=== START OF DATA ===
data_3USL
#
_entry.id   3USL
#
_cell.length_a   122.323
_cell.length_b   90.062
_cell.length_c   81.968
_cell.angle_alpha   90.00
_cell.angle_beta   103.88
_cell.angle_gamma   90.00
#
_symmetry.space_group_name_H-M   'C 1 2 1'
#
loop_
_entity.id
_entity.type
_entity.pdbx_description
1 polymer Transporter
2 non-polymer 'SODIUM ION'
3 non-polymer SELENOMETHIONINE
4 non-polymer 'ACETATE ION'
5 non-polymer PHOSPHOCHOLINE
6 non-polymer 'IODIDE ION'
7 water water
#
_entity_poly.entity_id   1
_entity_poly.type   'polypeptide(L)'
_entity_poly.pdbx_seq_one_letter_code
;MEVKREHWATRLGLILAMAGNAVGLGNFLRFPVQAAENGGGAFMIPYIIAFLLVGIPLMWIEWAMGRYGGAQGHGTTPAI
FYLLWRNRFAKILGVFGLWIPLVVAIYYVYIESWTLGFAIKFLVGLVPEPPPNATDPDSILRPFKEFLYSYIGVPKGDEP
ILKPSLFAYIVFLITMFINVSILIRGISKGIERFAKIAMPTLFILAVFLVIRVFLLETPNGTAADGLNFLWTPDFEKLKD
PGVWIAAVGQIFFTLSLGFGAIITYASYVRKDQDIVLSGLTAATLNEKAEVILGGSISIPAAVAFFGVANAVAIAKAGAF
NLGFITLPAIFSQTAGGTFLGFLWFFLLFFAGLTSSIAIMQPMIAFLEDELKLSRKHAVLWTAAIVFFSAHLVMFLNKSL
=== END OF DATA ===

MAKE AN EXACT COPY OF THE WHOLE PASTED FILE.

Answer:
data_3USL
#
_entry.id   3USL
#
_cell.length_a   122.323
_cell.length_b   90.062
_cell.length_c   81.968
_cell.angle_alpha   90.00
_cell.angle_beta   103.88
_cell.angle_gamma   90.00
#
_symmetry.space_group_name_H-M   'C 1 2 1'
#
loop_
_entity.id
_entity.type
_entity.pdbx_description
1 polymer Transporter
2 non-polymer 'SODIUM ION'
3 non-polymer SELENOMETHIONINE
4 non-polymer 'ACETATE ION'
5 non-polymer PHOSPHOCHOLINE
6 non-polymer 'IODIDE ION'
7 water water
#
_entity_poly.entity_id   1
_entity_poly.type   'polypeptide(L)'
_entity_poly.pdbx_seq_one_letter_code
;MEVKREHWATRLGLILAMAGNAVGLGNFLRFPVQAAENGGGAFMIPYIIAFLLVGIPLMWIEWAMGRYGGAQGHGTTPAI
FYLLWRNRFAKILGVFGLWIPLVVAIYYVYIESWTLGFAIKFLVGLVPEPPPNATDPDSILRPFKEFLYSYIGVPKGDEP
ILKPSLFAYIVFLITMFINVSILIRGISKGIERFAKIAMPTLFILAVFLVIRVFLLETPNGTAADGLNFLWTPDFEKLKD
PGVWIAAVGQIFFTLSLGFGAIITYASYVRKDQDIVLSGLTAATLNEKAEVILGGSISIPAAVAFFGVANAVAIAKAGAF
NLGFITLPAIFSQTAGGTFLGFLWFFLLFFAGLTSSIAIMQPMIAFLEDELKLSRKHAVLWTAAIVFFSAHLVMFLNKSL